Not only choreography but we work a lot on skating quality, gliding, edges, the same skating skills and transitions. Besides jumps you also have to relay imagery. It’s extremely hard to unite all those aspects because mens’ figure skating has risen to a new level. Right now mens’ skating is extremely complicated. Your program lasts 4 minutes and you must do quads, triples, have good spins, transitions and good interpretation. It’s a really a hard task.

Who chose the music and image for your programs this year?
For my short I got advice from Tatiana Tarasova, it’s choreographed by Irina Zhuk, and my free is choreographed by Ilia Averbukh.

What do you think of your work with Averbukh?
For me it was a completely new approach, how he worked with music and with imagery. I’m really thankful that he found time for me.

You have already done very well. What are your plans for the near future?
This season my plan is to move forward step by step. And as soon as I accomplish one task, I will look forward to the next. The most important thing for me right now is to feel pleasure about what I’m doing. Every person should like what he’s doing. If you don’t like it, you have to change something. Now that I have a coach like Eteri Georgievna, I want to keep going as long as my health allows.

Who has been your inspiration in skating, who are your favourite skaters?
To name some interesting skaters – Jeffrey Buttle, Emanuel Sandhu. They are just original and exciting. Also I admire strong skaters with iron will – like Evgeni Plushenko and Alexei Yagudin. Their moral strength and stamina is extraordinary. They are two warriors who will always have a place in skating history. In that sense, they will always be role models.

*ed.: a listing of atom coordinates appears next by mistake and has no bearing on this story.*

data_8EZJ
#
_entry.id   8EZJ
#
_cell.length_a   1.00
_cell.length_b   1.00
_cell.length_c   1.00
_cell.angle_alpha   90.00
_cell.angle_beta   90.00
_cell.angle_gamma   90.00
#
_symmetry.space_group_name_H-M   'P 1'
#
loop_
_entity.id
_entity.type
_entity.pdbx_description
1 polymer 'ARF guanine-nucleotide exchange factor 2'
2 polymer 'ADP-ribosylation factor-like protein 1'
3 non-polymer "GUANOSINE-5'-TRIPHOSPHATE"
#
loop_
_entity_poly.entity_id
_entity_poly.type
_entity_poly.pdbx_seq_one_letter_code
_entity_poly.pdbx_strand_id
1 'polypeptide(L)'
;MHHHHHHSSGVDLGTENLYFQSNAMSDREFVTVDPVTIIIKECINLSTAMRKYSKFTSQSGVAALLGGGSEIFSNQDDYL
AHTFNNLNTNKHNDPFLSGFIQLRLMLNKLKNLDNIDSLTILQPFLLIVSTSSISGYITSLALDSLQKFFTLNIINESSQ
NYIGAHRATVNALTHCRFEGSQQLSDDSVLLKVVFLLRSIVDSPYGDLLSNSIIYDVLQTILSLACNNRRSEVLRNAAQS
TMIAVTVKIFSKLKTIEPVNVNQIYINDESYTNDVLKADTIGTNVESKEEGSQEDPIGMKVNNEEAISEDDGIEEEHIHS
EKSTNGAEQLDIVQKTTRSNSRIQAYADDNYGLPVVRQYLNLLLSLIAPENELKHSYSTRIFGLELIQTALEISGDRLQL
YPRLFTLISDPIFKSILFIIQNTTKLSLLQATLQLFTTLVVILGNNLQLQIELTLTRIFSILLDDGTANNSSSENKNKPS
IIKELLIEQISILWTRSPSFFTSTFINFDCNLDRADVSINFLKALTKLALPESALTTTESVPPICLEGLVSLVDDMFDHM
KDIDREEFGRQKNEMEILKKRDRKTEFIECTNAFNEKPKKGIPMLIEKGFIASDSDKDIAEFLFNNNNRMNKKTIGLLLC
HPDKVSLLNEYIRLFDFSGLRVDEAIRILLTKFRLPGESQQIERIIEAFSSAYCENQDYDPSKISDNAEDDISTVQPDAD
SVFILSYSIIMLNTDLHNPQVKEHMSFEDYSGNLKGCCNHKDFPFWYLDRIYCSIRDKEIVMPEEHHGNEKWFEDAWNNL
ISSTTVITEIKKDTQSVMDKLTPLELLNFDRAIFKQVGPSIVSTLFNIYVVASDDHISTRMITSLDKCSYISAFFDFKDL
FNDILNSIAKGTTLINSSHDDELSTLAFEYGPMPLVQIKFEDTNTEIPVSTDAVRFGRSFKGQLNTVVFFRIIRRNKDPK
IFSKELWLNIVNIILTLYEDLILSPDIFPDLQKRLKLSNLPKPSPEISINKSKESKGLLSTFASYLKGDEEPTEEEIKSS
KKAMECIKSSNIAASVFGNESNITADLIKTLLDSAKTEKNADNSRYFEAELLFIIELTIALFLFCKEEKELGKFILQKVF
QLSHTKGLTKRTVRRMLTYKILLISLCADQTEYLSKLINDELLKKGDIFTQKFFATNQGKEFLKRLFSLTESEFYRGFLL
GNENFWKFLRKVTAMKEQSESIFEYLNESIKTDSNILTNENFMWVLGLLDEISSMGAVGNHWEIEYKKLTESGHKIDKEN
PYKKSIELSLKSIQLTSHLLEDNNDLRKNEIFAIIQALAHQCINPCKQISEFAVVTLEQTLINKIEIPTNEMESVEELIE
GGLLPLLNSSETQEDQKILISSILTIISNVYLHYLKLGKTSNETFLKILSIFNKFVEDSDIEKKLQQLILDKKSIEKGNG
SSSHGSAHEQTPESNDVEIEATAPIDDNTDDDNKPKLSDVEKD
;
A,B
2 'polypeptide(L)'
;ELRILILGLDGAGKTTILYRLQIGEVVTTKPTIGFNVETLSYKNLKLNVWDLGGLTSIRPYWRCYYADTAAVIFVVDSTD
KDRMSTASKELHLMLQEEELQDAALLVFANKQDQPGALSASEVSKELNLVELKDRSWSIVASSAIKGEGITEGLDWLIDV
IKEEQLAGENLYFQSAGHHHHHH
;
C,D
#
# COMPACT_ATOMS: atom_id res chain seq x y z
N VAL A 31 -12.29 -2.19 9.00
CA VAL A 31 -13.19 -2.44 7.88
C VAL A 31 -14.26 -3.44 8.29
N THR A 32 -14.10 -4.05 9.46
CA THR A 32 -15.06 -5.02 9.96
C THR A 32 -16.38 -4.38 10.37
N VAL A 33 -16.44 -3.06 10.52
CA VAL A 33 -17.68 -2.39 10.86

Evgeni Plushenko is going to compete at his fourth Olympics now, which is really heroic. What do you think – will he be successful there?
You know, when I watch him, it seems to me he really enjoys what he is doing. And why shouldn’t he? I think Zhenia is doing everything right. However, time will tell. Of course no one wants to stop skating when it’s their passion. I don’t want to stop either. There’s also no doubt that Plushenko has greatness, that is sure.
His aspiration – I don't know exactly how to put it into words – for sure attracts interest, it's intriguing.

What inspires you off the ice?
I’m getting more and more into psychology, especially sports psychology. Of course I don’t have much time for it, the biggest part of my time goes to sport. It’s obvious that you can’t deal with many things at the same time and do equally well. But psychology is something I’d like to know more and more about.

Have you thought about studying it later in your life?
I have thought about it and I’d like to study it when I have finished with competitive skating.

In figure skating, the psychological aspect is extremely important.
It is very important in all sports.

That’s true but in figure skating it is very visible. The skater has prepared everything, knows everything. However, he can still fail.
I’d say that singles skating is a very lonely field of sport. You of course feel the support of the  audience, your coach supports you but when you are on the ice, you know that you can only rely on yourself. You must do it all yourself, solo. You are an individual fighter.